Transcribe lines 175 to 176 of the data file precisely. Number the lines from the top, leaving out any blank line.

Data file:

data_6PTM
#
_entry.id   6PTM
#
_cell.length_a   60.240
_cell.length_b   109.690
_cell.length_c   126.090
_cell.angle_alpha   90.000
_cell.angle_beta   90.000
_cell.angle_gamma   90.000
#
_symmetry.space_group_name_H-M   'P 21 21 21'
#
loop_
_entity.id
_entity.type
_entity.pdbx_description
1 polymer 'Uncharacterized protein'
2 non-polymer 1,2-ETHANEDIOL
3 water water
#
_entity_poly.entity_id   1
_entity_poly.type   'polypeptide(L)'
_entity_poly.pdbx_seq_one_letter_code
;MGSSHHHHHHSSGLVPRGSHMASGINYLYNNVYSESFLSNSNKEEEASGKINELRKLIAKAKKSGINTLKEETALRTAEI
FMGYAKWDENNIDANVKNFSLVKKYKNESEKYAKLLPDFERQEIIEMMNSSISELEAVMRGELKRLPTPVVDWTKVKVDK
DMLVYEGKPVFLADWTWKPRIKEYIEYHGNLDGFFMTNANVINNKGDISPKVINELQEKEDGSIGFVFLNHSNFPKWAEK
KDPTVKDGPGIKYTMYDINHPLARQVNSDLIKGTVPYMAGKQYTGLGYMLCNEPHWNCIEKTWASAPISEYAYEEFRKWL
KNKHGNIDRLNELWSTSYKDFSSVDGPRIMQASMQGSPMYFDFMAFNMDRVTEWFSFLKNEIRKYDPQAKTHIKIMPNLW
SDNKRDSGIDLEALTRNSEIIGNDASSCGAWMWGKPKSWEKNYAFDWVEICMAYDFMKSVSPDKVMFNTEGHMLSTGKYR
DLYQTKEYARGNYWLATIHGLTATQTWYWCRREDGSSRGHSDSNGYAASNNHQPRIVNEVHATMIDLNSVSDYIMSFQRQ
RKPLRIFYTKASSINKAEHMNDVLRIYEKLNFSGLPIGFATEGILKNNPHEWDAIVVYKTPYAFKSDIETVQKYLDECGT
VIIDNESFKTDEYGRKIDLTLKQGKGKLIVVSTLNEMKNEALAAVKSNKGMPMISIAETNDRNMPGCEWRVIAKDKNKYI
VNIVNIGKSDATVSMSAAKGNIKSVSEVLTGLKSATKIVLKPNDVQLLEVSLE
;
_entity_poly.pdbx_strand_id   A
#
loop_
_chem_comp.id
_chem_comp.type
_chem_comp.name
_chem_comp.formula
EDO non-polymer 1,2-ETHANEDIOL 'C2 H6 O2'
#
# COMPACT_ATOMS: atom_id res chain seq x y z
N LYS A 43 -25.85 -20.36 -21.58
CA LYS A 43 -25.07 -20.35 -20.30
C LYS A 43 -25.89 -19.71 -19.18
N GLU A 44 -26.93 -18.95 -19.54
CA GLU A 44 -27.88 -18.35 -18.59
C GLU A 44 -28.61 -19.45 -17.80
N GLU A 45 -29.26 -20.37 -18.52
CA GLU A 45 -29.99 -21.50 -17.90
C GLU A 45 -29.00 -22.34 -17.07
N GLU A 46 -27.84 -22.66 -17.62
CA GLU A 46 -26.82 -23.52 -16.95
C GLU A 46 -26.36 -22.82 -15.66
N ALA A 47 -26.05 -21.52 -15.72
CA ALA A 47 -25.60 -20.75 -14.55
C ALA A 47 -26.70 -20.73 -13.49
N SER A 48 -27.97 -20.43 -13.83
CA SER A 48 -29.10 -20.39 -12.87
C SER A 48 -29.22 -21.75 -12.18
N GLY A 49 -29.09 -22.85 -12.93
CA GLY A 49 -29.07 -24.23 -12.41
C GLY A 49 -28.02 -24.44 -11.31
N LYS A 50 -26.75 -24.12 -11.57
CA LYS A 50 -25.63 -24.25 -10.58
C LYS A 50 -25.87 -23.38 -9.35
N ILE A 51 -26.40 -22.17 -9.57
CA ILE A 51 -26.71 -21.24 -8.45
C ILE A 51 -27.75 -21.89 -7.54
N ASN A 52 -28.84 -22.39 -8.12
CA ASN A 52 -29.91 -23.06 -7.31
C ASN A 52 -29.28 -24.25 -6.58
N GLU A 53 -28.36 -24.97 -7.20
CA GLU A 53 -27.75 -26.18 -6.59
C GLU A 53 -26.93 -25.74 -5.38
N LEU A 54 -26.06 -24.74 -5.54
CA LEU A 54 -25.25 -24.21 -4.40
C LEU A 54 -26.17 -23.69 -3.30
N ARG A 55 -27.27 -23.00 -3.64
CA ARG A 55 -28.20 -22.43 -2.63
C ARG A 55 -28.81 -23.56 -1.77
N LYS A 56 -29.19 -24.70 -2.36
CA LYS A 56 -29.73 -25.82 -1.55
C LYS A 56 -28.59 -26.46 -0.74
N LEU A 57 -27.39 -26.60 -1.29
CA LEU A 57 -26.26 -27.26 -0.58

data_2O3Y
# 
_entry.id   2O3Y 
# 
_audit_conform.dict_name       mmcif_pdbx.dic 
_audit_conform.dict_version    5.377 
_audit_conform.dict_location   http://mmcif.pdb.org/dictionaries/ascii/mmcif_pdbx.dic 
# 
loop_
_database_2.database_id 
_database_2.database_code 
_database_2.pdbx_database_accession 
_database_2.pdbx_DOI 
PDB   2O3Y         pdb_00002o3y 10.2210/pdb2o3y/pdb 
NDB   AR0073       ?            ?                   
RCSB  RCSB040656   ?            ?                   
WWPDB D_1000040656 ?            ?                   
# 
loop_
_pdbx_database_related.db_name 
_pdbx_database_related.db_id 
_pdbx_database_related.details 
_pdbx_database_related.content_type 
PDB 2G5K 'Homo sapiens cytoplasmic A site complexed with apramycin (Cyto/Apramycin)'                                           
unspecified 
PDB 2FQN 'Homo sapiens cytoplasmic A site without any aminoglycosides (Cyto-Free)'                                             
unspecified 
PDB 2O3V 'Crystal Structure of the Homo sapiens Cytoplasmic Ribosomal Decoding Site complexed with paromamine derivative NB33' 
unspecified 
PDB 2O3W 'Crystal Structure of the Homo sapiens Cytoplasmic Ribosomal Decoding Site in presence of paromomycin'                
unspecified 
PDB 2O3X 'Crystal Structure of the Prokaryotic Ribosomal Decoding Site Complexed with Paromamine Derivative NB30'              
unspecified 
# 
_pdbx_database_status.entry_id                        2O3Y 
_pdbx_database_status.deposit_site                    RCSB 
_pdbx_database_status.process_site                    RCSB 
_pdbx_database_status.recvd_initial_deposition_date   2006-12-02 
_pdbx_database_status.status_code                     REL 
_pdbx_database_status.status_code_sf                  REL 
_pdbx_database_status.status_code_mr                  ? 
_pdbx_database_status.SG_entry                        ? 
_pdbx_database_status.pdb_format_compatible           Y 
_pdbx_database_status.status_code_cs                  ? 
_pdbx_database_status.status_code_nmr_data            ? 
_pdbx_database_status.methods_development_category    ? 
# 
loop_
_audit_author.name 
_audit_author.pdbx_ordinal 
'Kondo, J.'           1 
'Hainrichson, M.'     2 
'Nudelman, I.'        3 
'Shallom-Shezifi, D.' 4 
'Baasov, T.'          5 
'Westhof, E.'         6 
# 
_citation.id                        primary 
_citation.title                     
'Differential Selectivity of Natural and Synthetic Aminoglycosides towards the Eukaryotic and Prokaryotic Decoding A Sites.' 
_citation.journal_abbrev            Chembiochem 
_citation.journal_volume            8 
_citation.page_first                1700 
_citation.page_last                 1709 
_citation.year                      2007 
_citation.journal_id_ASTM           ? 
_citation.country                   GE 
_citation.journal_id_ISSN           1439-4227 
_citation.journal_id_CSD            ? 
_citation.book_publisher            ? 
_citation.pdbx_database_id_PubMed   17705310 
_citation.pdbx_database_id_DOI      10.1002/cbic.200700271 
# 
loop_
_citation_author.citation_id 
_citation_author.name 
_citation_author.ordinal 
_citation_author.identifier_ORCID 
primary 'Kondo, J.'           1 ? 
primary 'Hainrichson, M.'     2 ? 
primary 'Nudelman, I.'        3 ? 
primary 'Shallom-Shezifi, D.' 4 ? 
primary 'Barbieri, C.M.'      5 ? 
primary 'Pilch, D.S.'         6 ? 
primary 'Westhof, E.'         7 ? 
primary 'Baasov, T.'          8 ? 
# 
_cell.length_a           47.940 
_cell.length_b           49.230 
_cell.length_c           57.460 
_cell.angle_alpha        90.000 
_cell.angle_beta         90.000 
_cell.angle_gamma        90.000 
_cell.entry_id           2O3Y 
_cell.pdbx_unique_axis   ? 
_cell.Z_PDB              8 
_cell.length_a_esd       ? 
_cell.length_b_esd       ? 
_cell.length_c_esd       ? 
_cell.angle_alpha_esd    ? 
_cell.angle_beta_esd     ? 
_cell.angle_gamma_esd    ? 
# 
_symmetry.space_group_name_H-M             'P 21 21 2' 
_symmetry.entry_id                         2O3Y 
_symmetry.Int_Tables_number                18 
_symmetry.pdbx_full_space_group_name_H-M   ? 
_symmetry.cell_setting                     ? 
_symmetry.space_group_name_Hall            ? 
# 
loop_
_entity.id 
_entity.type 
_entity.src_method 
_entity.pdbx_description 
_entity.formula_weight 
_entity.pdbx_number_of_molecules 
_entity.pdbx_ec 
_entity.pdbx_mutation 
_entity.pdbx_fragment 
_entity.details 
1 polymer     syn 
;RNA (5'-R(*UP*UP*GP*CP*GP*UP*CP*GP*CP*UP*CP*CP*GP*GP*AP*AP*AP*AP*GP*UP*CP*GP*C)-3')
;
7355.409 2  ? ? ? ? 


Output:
primary 'Baasov, T.'          8 ? 
# 